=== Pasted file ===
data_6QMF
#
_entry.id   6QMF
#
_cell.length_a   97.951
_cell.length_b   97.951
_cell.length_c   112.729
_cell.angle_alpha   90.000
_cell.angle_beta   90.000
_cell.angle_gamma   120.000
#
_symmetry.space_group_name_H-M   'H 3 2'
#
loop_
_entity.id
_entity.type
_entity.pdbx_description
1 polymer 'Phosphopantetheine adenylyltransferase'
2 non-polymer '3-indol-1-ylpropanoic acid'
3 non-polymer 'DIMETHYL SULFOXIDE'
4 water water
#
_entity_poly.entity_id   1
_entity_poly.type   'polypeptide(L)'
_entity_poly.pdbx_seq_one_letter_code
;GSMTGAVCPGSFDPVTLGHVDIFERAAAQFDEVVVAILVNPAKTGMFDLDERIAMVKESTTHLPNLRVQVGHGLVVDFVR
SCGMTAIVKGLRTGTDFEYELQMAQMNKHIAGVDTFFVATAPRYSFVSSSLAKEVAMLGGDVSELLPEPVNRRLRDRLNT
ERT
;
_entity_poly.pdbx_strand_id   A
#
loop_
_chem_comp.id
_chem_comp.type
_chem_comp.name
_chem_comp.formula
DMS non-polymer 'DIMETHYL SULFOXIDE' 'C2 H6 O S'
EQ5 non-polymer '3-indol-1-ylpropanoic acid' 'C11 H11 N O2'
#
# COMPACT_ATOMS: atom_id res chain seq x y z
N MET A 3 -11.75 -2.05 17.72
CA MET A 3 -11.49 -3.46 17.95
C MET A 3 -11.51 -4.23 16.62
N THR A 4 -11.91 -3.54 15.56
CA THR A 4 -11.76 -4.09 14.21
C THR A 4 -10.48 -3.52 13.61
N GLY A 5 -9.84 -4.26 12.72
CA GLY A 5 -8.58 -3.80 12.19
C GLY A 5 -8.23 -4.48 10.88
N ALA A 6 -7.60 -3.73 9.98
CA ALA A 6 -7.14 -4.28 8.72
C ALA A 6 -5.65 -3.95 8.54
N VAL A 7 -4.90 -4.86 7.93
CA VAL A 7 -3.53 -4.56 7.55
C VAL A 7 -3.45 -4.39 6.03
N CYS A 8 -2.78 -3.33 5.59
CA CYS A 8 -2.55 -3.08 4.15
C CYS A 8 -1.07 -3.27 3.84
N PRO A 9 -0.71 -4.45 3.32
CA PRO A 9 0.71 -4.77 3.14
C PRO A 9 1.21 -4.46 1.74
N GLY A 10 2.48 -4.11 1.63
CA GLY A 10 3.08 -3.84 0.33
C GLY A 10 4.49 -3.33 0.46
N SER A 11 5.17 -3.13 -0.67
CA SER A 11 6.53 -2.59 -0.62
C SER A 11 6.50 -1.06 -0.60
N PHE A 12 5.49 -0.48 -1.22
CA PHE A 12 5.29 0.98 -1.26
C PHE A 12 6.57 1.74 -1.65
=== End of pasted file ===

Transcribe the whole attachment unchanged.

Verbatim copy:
data_6QMF
#
_entry.id   6QMF
#
_cell.length_a   97.951
_cell.length_b   97.951
_cell.length_c   112.729
_cell.angle_alpha   90.000
_cell.angle_beta   90.000
_cell.angle_gamma   120.000
#
_symmetry.space_group_name_H-M   'H 3 2'
#
loop_
_entity.id
_entity.type
_entity.pdbx_description
1 polymer 'Phosphopantetheine adenylyltransferase'
2 non-polymer '3-indol-1-ylpropanoic acid'
3 non-polymer 'DIMETHYL SULFOXIDE'
4 water water
#
_entity_poly.entity_id   1
_entity_poly.type   'polypeptide(L)'
_entity_poly.pdbx_seq_one_letter_code
;GSMTGAVCPGSFDPVTLGHVDIFERAAAQFDEVVVAILVNPAKTGMFDLDERIAMVKESTTHLPNLRVQVGHGLVVDFVR
SCGMTAIVKGLRTGTDFEYELQMAQMNKHIAGVDTFFVATAPRYSFVSSSLAKEVAMLGGDVSELLPEPVNRRLRDRLNT
ERT
;
_entity_poly.pdbx_strand_id   A
#
loop_
_chem_comp.id
_chem_comp.type
_chem_comp.name
_chem_comp.formula
DMS non-polymer 'DIMETHYL SULFOXIDE' 'C2 H6 O S'
EQ5 non-polymer '3-indol-1-ylpropanoic acid' 'C11 H11 N O2'
#
# COMPACT_ATOMS: atom_id res chain seq x y z
N MET A 3 -11.75 -2.05 17.72
CA MET A 3 -11.49 -3.46 17.95
C MET A 3 -11.51 -4.23 16.62
N THR A 4 -11.91 -3.54 15.56
CA THR A 4 -11.76 -4.09 14.21
C THR A 4 -10.48 -3.52 13.61
N GLY A 5 -9.84 -4.26 12.72
CA GLY A 5 -8.58 -3.80 12.19
C GLY A 5 -8.23 -4.48 10.88
N ALA A 6 -7.60 -3.73 9.98
CA ALA A 6 -7.14 -4.28 8.72
C ALA A 6 -5.65 -3.95 8.54
N VAL A 7 -4.90 -4.86 7.93
CA VAL A 7 -3.53 -4.56 7.55
C VAL A 7 -3.45 -4.39 6.03
N CYS A 8 -2.78 -3.33 5.59
CA CYS A 8 -2.55 -3.08 4.15
C CYS A 8 -1.07 -3.27 3.84
N PRO A 9 -0.71 -4.45 3.32
CA PRO A 9 0.71 -4.77 3.14
C PRO A 9 1.21 -4.46 1.74
N GLY A 10 2.48 -4.11 1.63
CA GLY A 10 3.08 -3.84 0.33
C GLY A 10 4.49 -3.33 0.46
N SER A 11 5.17 -3.13 -0.67
CA SER A 11 6.53 -2.59 -0.62
C SER A 11 6.50 -1.06 -0.60
N PHE A 12 5.49 -0.48 -1.22
CA PHE A 12 5.29 0.98 -1.26
C PHE A 12 6.57 1.74 -1.65